It was a long and tiring week at work, and it ended on a stressful and upsetting note. So I was secretly wishing that I hadn’t made a commitment to attend the Tennessee Conference United Methodist missions fair today in Brentwood.
I’m glad I went ahead and attended. I rode to Brentwood with Kay Bartley, who chairs our outreach committee at church. The program was engaging and informative, with a worship service and a series of breakout sessions about various United Methodist-related mission programs.
Today was my first time to hear our new bishop, the Rev. Dick Wills, speak, and he was terrific, telling the story about how he thought he was signing up for a mission trip to Tahiti and ended up on one to South Africa! I was pleased to hear that Bishop Wills has a true heart for international missions.
At lunch, I sat next to a delightful woman who once served as a long-term missionary in Kenya. Billy Hester from the Mountain T.O.P. office was at the fair manning Mountain T.O.P.’s display and leading a breakout session about the ministry. I pointed Billy out to my lunch companion and told her about his self-taught skills in Swahili (he did it as a personal challenge and has never been to Africa). Billy later told me that she’d walked up to him in the hall and began speaking Swahili to him! (“She’s a lot better at it than I am,” he said.)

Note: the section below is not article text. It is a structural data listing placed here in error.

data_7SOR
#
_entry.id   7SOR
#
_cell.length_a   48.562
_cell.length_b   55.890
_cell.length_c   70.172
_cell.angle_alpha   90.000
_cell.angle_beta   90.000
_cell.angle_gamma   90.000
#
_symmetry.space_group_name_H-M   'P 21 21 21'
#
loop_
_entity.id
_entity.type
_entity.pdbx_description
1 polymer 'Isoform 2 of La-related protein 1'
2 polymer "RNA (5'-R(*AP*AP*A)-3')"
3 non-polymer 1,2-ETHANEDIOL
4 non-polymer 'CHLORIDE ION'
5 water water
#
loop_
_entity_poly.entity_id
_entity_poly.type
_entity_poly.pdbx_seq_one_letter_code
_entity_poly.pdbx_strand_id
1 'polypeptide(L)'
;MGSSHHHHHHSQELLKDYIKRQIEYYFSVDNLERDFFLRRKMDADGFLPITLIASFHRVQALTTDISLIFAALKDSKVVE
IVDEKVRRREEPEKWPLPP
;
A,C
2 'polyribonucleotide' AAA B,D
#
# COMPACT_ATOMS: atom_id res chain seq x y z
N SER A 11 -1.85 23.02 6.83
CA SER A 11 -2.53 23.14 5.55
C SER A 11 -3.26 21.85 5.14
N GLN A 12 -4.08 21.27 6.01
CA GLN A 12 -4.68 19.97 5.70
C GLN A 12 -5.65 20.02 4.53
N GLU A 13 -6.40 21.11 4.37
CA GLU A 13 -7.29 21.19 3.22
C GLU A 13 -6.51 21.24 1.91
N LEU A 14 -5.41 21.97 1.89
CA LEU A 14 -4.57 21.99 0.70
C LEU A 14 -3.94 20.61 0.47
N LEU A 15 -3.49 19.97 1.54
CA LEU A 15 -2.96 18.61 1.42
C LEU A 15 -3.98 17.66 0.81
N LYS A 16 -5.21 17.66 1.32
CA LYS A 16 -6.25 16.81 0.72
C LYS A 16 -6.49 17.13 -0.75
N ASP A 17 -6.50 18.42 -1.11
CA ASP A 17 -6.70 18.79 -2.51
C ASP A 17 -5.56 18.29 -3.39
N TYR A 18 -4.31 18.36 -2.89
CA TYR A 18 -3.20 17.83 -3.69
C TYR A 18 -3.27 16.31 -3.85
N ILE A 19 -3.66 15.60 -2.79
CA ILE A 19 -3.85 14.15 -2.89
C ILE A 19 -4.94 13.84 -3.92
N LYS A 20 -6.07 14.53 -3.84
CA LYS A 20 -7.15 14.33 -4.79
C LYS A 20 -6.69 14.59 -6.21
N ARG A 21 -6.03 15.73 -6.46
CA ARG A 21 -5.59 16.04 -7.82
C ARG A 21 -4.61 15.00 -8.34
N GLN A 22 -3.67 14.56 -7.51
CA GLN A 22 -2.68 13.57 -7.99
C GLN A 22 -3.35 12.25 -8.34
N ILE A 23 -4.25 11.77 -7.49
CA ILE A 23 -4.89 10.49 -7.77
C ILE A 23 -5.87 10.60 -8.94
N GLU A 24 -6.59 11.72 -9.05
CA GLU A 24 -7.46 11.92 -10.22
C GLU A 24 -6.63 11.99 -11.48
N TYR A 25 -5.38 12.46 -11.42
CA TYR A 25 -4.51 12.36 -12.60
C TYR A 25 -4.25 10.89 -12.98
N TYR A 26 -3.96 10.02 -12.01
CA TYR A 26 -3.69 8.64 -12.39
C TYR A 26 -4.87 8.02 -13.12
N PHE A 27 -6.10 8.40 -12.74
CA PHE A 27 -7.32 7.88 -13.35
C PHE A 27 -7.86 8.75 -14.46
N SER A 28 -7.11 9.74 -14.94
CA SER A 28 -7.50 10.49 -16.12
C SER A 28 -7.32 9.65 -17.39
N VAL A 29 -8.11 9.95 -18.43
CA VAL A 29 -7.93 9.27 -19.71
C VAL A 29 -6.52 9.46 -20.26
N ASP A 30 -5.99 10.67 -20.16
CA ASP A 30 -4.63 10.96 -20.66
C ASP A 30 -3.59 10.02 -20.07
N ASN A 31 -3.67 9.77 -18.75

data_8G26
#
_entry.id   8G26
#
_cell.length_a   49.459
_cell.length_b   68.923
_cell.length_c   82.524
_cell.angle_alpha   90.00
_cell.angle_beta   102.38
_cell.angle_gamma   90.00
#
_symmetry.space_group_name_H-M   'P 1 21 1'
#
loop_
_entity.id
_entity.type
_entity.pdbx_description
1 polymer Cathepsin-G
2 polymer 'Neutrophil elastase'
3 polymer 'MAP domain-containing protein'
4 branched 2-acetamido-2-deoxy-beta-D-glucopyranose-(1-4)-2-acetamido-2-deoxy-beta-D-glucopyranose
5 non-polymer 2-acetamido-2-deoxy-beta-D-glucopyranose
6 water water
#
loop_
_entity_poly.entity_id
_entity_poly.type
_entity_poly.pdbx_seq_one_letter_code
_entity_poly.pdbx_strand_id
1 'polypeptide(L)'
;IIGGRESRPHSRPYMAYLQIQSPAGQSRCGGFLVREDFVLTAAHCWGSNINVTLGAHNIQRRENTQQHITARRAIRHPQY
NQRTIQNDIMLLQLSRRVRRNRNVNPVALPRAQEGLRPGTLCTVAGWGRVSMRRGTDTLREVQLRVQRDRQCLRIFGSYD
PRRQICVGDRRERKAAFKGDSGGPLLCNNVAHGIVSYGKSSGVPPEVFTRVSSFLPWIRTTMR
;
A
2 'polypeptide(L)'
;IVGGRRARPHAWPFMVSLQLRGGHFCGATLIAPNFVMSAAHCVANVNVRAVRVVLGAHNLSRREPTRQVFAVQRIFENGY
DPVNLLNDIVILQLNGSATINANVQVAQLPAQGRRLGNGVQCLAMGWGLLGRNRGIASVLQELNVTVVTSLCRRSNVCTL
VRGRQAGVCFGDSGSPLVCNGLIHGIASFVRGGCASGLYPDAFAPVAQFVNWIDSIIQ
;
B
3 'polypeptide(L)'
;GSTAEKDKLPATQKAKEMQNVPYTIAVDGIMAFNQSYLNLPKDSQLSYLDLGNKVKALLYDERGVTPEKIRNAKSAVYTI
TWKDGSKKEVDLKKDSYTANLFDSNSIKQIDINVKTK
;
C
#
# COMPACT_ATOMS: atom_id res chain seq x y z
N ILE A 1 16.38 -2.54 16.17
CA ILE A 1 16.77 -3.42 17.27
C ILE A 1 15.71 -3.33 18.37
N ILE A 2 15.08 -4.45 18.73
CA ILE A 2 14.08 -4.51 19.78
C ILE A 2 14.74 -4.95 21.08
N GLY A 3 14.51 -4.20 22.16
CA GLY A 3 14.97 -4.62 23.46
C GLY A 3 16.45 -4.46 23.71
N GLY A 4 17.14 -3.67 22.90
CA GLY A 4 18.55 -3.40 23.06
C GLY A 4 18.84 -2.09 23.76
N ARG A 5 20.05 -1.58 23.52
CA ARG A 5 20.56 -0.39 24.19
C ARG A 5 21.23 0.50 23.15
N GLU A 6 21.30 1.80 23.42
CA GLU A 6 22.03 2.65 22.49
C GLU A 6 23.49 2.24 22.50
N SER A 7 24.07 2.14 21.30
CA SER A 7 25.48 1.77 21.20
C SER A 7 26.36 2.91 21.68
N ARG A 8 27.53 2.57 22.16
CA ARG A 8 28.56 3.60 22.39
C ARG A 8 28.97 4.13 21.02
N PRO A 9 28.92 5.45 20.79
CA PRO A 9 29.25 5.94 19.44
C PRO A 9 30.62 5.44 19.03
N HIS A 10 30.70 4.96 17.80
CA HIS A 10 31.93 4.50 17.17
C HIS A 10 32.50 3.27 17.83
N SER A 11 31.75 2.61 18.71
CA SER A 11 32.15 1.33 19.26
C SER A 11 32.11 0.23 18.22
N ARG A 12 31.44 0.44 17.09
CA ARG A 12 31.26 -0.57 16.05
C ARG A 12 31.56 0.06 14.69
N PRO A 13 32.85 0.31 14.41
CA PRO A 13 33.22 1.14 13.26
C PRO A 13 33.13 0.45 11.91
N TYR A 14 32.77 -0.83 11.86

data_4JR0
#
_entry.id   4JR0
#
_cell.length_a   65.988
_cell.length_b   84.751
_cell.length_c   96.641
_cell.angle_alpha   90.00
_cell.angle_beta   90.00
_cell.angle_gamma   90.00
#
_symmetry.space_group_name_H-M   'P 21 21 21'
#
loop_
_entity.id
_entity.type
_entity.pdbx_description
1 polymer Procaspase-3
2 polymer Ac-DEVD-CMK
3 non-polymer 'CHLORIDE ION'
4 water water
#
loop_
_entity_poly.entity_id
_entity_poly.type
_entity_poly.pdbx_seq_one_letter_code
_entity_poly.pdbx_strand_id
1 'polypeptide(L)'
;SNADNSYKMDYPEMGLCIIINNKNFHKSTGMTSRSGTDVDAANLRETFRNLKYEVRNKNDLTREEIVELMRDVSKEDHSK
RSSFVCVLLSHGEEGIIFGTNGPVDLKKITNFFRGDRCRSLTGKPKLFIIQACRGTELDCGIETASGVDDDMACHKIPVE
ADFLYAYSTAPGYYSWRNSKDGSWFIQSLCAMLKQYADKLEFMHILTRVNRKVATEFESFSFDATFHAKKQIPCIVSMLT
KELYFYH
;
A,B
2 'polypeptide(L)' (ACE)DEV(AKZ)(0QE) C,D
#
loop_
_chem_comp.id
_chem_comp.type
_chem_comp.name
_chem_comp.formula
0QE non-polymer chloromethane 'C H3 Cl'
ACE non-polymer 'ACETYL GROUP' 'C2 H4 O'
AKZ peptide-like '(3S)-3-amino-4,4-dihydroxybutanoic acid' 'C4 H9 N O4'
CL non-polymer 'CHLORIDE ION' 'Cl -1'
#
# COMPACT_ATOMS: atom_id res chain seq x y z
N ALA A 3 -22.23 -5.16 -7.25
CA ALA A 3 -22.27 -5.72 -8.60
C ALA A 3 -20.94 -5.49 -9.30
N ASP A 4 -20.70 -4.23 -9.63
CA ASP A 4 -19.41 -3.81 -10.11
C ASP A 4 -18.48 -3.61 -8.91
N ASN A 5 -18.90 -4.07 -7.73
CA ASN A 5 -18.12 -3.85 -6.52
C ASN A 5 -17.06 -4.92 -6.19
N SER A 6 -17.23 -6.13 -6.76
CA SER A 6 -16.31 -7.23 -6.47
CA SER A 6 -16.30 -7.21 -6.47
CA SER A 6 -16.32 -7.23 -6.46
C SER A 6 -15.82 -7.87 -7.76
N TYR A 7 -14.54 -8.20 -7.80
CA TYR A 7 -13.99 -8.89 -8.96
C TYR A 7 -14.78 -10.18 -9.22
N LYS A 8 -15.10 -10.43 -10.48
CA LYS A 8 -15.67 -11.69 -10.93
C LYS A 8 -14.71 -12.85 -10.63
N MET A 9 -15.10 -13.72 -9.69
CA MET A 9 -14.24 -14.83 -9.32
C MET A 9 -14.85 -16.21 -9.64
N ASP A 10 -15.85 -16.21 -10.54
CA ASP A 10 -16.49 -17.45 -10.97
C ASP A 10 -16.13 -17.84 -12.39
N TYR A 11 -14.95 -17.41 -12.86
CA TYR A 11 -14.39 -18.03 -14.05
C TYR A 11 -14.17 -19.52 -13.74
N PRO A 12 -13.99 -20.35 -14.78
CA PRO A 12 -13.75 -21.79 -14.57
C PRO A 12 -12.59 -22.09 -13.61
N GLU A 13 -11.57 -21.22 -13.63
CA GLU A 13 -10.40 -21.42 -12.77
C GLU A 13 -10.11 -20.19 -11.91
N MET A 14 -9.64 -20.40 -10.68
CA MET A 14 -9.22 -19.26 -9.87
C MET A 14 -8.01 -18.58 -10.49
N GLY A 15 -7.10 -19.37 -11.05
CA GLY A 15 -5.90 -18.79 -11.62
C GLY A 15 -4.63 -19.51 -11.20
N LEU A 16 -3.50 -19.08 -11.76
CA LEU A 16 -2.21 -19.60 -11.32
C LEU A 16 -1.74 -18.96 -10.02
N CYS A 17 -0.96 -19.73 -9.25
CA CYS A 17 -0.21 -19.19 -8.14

I particularly enjoyed the breakout session about Russia. A group from the host church, Brentwood UMC, has been working to turn a former bakery into a Methodist church. Because of the dominance of the Eastern Orthodox church, and because some of the first groups to enter Russia after the fall of Communism were cults and sects, it’s particularly important for churches in Russia to have permanent buildings — it gives them credibility and helps distinguish them from the sects.